She said she accepted the advances of a soldier who proposed marriage because she needed help in feeding her four children. He disappeared five months later when she told him she was pregnant.

A medical health worker in one of the camps, which has 10,000 residents, said that the number of people requiring treatment for HIV and other sexually transmitted infections has risen sharply, from about 200 cases when the camp clinic was established in 2014 to more than 500 in July 2016.

The health worker said she believed that many more women could be infected but were ashamed to go to the clinic, and were likely to be suffering in silence without treatment.

A Rapid Protection Assessment Report published in May by the Borno State Protection Sector Working Group made up of national and international aid providers, identified sexual exploitation, rape, and other sexual abuses as major concerns in nearly all 13 camps and several local communities hosting displaced persons in and around Maiduguri.

Following his visit to Nigeria in August, the United Nations special rapporteur on the human rights of internally displaced persons Chaloka Beyani said the Nigerian government has “a tendency to downplay the problem of sexual violence and abuse” of internally displaced people.

He expressed concern that this tendency “constitutes a hidden crisis of abuse with fear, stigma and cultural factors as well as impunity for perpetrators, leading to under-reporting of abuse to the relevant authorities”.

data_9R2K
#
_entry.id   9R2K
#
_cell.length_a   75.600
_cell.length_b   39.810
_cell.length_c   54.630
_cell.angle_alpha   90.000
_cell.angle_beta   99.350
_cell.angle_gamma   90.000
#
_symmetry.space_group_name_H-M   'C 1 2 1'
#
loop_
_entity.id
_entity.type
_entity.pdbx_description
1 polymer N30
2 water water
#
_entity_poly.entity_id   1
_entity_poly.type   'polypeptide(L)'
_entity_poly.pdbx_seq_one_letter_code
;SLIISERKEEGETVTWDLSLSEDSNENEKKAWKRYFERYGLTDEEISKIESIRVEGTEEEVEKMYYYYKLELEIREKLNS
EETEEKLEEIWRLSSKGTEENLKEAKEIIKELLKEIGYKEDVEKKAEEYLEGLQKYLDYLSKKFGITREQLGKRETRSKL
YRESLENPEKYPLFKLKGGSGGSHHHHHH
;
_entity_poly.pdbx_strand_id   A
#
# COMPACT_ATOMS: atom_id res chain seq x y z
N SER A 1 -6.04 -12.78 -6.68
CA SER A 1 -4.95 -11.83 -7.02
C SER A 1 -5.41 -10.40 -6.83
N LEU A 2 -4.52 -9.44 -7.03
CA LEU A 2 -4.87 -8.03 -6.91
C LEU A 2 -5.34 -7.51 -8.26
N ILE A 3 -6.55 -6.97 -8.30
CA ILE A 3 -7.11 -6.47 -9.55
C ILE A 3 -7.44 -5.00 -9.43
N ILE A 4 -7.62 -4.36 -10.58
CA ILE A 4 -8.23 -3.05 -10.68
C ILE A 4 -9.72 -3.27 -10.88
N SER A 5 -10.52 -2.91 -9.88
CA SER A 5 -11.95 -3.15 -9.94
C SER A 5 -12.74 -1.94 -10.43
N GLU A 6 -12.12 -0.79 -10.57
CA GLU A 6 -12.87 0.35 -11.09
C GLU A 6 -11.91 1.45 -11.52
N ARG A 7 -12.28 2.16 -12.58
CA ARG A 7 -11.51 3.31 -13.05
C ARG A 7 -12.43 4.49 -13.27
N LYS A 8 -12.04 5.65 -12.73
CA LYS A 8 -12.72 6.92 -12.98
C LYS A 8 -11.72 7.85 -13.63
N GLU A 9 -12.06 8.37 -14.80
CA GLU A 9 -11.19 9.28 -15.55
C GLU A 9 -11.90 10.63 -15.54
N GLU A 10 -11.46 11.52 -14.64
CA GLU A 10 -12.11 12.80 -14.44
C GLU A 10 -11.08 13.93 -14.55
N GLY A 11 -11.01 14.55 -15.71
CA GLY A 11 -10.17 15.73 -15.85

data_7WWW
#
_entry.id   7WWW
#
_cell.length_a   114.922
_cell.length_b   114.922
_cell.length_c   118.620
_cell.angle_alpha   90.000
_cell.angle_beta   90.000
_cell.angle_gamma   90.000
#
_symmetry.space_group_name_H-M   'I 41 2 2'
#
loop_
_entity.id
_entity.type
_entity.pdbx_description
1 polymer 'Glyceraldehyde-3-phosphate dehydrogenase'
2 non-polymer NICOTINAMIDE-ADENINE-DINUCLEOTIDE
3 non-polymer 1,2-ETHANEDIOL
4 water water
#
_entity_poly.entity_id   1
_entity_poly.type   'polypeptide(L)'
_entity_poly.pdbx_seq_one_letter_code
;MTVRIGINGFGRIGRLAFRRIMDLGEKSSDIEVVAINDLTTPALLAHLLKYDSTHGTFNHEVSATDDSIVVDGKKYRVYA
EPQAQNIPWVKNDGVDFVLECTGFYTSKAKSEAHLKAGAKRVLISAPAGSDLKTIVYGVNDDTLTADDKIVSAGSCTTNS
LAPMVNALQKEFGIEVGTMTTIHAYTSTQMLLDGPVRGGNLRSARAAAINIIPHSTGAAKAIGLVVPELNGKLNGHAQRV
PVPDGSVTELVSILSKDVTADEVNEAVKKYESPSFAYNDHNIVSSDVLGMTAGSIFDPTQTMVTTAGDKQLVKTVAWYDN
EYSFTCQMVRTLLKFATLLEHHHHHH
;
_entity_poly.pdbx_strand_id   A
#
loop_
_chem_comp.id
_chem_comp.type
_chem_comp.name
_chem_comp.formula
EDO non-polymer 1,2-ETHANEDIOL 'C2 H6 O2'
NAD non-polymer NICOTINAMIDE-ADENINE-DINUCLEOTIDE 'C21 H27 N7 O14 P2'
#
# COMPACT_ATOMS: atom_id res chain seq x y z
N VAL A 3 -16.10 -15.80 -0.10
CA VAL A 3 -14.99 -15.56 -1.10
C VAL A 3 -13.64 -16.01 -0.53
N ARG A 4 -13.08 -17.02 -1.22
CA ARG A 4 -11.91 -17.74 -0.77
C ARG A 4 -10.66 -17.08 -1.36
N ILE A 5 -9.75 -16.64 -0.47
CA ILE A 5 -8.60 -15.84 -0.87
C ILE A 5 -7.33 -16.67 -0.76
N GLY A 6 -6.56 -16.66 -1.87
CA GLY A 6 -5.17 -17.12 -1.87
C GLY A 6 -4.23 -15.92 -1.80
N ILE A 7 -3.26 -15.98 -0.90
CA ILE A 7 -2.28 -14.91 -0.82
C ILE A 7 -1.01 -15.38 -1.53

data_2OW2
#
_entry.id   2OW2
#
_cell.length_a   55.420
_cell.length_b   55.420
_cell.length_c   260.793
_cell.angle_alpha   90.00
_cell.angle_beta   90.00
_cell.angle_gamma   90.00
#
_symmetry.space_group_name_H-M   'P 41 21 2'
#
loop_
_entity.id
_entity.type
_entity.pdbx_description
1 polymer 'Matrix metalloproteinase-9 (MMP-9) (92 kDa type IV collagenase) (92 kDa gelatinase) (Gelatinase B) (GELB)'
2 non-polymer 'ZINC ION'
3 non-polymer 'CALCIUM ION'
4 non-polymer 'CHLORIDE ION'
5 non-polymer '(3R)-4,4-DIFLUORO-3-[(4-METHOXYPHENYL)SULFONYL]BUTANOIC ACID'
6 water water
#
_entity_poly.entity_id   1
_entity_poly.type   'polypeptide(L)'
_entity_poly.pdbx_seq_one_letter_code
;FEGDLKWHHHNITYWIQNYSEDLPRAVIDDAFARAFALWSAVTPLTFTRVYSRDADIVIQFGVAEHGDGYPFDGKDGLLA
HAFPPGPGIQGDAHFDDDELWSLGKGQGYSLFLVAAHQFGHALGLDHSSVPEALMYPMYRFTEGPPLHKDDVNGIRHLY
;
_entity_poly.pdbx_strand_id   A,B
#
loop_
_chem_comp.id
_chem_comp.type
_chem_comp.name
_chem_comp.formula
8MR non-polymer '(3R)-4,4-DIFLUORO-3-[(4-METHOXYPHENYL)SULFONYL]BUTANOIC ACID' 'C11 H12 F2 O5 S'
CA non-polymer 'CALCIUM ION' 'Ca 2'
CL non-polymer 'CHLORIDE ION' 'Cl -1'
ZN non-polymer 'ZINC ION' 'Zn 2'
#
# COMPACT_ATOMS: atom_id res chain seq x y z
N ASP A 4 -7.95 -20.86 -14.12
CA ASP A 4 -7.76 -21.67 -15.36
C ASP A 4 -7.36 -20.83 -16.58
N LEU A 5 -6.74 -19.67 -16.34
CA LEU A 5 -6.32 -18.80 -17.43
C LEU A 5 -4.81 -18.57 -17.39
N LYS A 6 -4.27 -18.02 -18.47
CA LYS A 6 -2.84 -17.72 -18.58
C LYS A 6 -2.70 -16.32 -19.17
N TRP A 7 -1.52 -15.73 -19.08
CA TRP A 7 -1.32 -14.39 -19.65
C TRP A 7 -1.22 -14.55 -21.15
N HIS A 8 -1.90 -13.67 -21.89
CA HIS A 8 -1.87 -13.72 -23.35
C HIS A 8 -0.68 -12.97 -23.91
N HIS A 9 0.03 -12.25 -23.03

HRW said it had written to several Nigerian authorities in August requesting comments on the research findings.

The Minister of Women Affairs and Social Development, Senator Aisha Jumai Alhassan, was said to have promised in a meeting with the NGO on September 5 to investigate the allegations and then respond.

However, HRW said her response had not yet been received at the time of writing.

“Failure to respond to these widely reported abuses amounts to severe negligence or worse by Nigerian authorities,” the report said.

“Authorities should provide adequate aid in the camps, ensure freedom of movement for all displaced people, safe and confidential health care for survivors, and punish the abusers,” it added.

Reacting to the damning report, Buhari monday directed the IG to commence investigations into the allegations made by HRW.

The president, in a statement by his media aide, Mr. Garba Shehu, said he was worried and shocked by HRW’s report, which alleged sexual abuse and exploitation of women and girls at the IDP camps.

The statement said that the welfare of “these most vulnerable of Nigerian citizens had been a priority of Buhari’s government”.

“Nigerians and the international community can rest assured that the allegations raised in the HRW report are not being taken lightly,” the statement added.

It said Buhari had also instructed the governors of the affected states to immediately commence investigations into the issues raised in the report.

It assured the public that the results of the investigation would determine the next course of action for the government and define an appropriate response.

The statement added: “While the Nigerian military continues to work hard so that these unfortunate victims of Boko Haram terrorism can soon return safely to their homes, the government will do its best to ensure their protection and welfare in the temporary IDP camps.”



Sebastiane Ebatamehi

I am a Writer and Online Publicist, destined to give a voice to the silent echoes and hush whispers that are seldom heard